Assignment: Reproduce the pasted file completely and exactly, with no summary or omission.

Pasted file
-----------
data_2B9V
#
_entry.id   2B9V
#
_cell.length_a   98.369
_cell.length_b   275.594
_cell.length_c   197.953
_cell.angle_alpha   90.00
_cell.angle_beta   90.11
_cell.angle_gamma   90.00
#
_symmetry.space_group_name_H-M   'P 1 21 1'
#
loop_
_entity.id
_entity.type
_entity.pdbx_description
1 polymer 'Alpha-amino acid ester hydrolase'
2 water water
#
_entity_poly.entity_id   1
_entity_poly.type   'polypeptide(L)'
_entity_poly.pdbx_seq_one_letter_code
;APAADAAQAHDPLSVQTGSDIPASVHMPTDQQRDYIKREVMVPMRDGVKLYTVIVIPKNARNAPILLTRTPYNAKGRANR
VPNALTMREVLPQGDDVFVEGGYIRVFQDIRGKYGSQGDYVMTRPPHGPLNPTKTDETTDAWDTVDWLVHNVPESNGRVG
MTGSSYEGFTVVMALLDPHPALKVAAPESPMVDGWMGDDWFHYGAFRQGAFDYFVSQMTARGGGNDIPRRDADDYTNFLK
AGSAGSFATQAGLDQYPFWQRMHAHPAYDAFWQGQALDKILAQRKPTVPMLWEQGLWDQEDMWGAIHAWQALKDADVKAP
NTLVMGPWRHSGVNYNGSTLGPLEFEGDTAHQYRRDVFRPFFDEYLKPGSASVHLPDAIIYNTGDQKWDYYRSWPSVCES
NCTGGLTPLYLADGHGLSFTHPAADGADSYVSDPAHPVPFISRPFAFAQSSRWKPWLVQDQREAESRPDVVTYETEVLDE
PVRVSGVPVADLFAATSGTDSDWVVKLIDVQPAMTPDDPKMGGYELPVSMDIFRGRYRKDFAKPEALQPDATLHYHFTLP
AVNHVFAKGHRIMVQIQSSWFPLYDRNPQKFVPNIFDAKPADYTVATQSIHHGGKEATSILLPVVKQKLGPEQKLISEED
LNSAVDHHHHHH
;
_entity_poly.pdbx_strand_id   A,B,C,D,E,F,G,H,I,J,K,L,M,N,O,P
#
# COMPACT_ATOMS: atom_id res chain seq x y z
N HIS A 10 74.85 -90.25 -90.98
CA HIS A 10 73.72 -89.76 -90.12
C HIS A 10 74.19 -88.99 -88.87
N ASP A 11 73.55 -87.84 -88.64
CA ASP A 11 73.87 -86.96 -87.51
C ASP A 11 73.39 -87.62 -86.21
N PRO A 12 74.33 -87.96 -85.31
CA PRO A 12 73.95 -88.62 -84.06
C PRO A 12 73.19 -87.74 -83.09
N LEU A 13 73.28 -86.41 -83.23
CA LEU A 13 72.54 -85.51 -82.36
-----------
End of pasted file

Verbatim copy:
data_2B9V
#
_entry.id   2B9V
#
_cell.length_a   98.369
_cell.length_b   275.594
_cell.length_c   197.953
_cell.angle_alpha   90.00
_cell.angle_beta   90.11
_cell.angle_gamma   90.00
#
_symmetry.space_group_name_H-M   'P 1 21 1'
#
loop_
_entity.id
_entity.type
_entity.pdbx_description
1 polymer 'Alpha-amino acid ester hydrolase'
2 water water
#
_entity_poly.entity_id   1
_entity_poly.type   'polypeptide(L)'
_entity_poly.pdbx_seq_one_letter_code
;APAADAAQAHDPLSVQTGSDIPASVHMPTDQQRDYIKREVMVPMRDGVKLYTVIVIPKNARNAPILLTRTPYNAKGRANR
VPNALTMREVLPQGDDVFVEGGYIRVFQDIRGKYGSQGDYVMTRPPHGPLNPTKTDETTDAWDTVDWLVHNVPESNGRVG
MTGSSYEGFTVVMALLDPHPALKVAAPESPMVDGWMGDDWFHYGAFRQGAFDYFVSQMTARGGGNDIPRRDADDYTNFLK
AGSAGSFATQAGLDQYPFWQRMHAHPAYDAFWQGQALDKILAQRKPTVPMLWEQGLWDQEDMWGAIHAWQALKDADVKAP
NTLVMGPWRHSGVNYNGSTLGPLEFEGDTAHQYRRDVFRPFFDEYLKPGSASVHLPDAIIYNTGDQKWDYYRSWPSVCES
NCTGGLTPLYLADGHGLSFTHPAADGADSYVSDPAHPVPFISRPFAFAQSSRWKPWLVQDQREAESRPDVVTYETEVLDE
PVRVSGVPVADLFAATSGTDSDWVVKLIDVQPAMTPDDPKMGGYELPVSMDIFRGRYRKDFAKPEALQPDATLHYHFTLP
AVNHVFAKGHRIMVQIQSSWFPLYDRNPQKFVPNIFDAKPADYTVATQSIHHGGKEATSILLPVVKQKLGPEQKLISEED
LNSAVDHHHHHH
;
_entity_poly.pdbx_strand_id   A,B,C,D,E,F,G,H,I,J,K,L,M,N,O,P
#
# COMPACT_ATOMS: atom_id res chain seq x y z
N HIS A 10 74.85 -90.25 -90.98
CA HIS A 10 73.72 -89.76 -90.12
C HIS A 10 74.19 -88.99 -88.87
N ASP A 11 73.55 -87.84 -88.64
CA ASP A 11 73.87 -86.96 -87.51
C ASP A 11 73.39 -87.62 -86.21
N PRO A 12 74.33 -87.96 -85.31
CA PRO A 12 73.95 -88.62 -84.06
C PRO A 12 73.19 -87.74 -83.09
N LEU A 13 73.28 -86.41 -83.23
CA LEU A 13 72.54 -85.51 -82.36